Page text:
TABLE OF CONTENTS
The Stanley Rothwell Papers
A Finding Aid to the Collection at the H.J. Lutcher Stark Center for Physical Culture and Sports
Stanley Hallum Rothwell was born on December 28th, 1904 in Wigan, Lancashire, England to William Henry and Sarah Jane Rothwell. He had two brothers, Bill and Charlie. Rothwell spent his early years in the mining towns of Wigan and Ashton-in-Makersfield. As a child, a mistreated ear infection caused him to lose hearing in one ear. In his personal writings, Rothwell lists this disability as a central cause for his poor school performance and eventual interest in physical fitness. He worked as a miner in Wigan, England for ten years before moving to London in 1928 with his brother, Charlie. In London, he initially became a manual laborer, which helped him to cultivate the strength and fitness that would lead him to bodybuilding. Rothwell became a model for fitness magazines, photographers, and artists, and was sought-after by sculptors such as C. Sargeant Jagger and Josephina de Vasconcellos. During this time, Rothwell also performed in the Quo Vadis Brothers vaudeville fitness act with his brother Charlie.
In the years after his career as a fitness model, Rothwell worked as a physical education instructor at various institutions such as the LCC College of Physical Education (1941-1943), as well as with a number of camps, including London Federation of Boy’s Clubs, The Knights’ Club for Boys, and The Christ Camp United Club. He kept extensive notes and drawings on and of the exercises he choreographed for his pupils. In late 1938, after being approached by Neville O’Brien, Rothwell attached his name to The Rothwell Chest Expander, a piece of fitness exercise equipment.
Though Rothwell was unable to fight in World War II because of his hearing disability, he served in the British Civil Defence Light Rescue, in addition to training fighter pilots in physical fitness in Lambeth, England from 1939 to 1945. During his time in London, and later in the Civil Defence, Rothwell became a painter. He worked as a visual artist throughout his life.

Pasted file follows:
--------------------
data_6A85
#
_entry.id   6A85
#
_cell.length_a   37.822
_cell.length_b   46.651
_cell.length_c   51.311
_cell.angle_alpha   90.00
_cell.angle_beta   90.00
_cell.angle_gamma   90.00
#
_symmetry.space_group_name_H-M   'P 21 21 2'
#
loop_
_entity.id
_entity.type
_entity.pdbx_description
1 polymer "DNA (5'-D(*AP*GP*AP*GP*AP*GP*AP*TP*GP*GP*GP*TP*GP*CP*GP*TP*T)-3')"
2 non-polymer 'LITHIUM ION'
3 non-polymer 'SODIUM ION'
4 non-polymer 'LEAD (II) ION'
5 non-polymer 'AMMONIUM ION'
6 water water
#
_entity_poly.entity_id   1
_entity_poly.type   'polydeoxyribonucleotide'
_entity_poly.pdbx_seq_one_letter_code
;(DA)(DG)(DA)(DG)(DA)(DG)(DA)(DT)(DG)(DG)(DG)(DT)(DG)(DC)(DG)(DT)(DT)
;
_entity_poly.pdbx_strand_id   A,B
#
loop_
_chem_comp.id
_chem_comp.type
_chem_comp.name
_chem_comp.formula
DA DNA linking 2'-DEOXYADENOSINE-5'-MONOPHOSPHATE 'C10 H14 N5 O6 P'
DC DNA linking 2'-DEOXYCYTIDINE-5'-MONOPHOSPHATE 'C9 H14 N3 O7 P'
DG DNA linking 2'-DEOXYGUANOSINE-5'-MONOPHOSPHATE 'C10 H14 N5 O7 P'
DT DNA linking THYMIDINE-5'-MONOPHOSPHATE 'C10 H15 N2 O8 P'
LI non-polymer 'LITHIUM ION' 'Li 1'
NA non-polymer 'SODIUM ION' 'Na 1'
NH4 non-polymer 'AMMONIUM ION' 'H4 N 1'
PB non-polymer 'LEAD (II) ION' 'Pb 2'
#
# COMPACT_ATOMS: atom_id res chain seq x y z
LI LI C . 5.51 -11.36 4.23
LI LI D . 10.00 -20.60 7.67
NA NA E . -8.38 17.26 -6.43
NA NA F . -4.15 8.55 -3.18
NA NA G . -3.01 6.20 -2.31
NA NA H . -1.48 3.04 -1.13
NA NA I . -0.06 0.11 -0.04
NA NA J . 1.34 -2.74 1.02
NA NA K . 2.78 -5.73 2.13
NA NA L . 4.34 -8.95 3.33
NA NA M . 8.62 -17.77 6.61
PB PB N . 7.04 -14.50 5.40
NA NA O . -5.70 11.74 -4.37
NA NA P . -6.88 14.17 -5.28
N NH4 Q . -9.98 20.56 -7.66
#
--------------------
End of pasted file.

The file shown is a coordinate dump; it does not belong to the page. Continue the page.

Rothwell was also an aspiring writer, and, most notably, wrote two books, The Roads That Lead From Wigan Pier, about miners in his hometown of Wigan, and Lambeth at War, about his experience in the Civil Defence. Rothwell continued to study the plight of miners and laborers in England throughout his life. The Roads that Lead From Wigan Pier remains unpublished but exists in both handwritten and typed manuscript form in this collection. He began his second book, Lambeth at War, during the 1940s, but it was not published until shortly before his death in the mid-1980s. Rothwell wrote screenplays, autobiographical sketches, and essays on subjects ranging from physical strength to philosophy, many of which he sent to media outlets for their consideration. He was consulted for television and movie documentaries, particularly on the subject of Civil Defence.
Stanley Rothwell married Cecilia Eliza Rothwell (nee Hart), a shop assistant, and together they had three children, including Bill Rothwell, the eventual donor of his collection. Throughout his later life, Rothwell corresponded with a number of close friends he knew from fitness modeling, including Joe Assirati, Harry Reeves, Charles Smith, and Raymond Van Cleef. Henry Reeves and Rothwell had been friends since the 1940s and their correspondence spanned decades. Topics of discussion range from their shared past and former friends to philosophical thoughts and ideas. Raymond Van Cleef was the managing editor of Health & Strength during the 40s, which Rothwell contributed to often in the form of reader comments and articles. Van Cleef and Rothwell maintained a personal relationship, and Van Cleef wrote to Rothwell about his family and included photos of his family in many of his letters. He also reconnected with Charles Smith and Joe Assirati in 1986. Smith, once a model, had become a researcher at the University of Texas at Austin and encouraged Rothwell to donate his materials to the University.
Rothwell remained in London, where he wrote and continued to be active in the Labour Party and with various political issues, until his death in 1986, months after the loss of his wife. He was survived by his son, Bill Rothwell.
6 Boxes: 115 folders, 4 Map Case Items, (1899-1998).
This collection includes materials pertaining to Stanley Rothwell’s professional career as a bodybuilder, fitness model, and physical educator; his personal correspondence with fellow models; professional photographs of Rothwell and his peers; personal photographs; extensive writings on health, fitness, philosophy, and his personal history; and his collection of press clippings and ephemera on physical culture, mining, politics, and entertainment. The materials date from his wife’s, Celia Rothwell, birth certificate from 1899, to posthumous material from Bill Rothwell in 1998.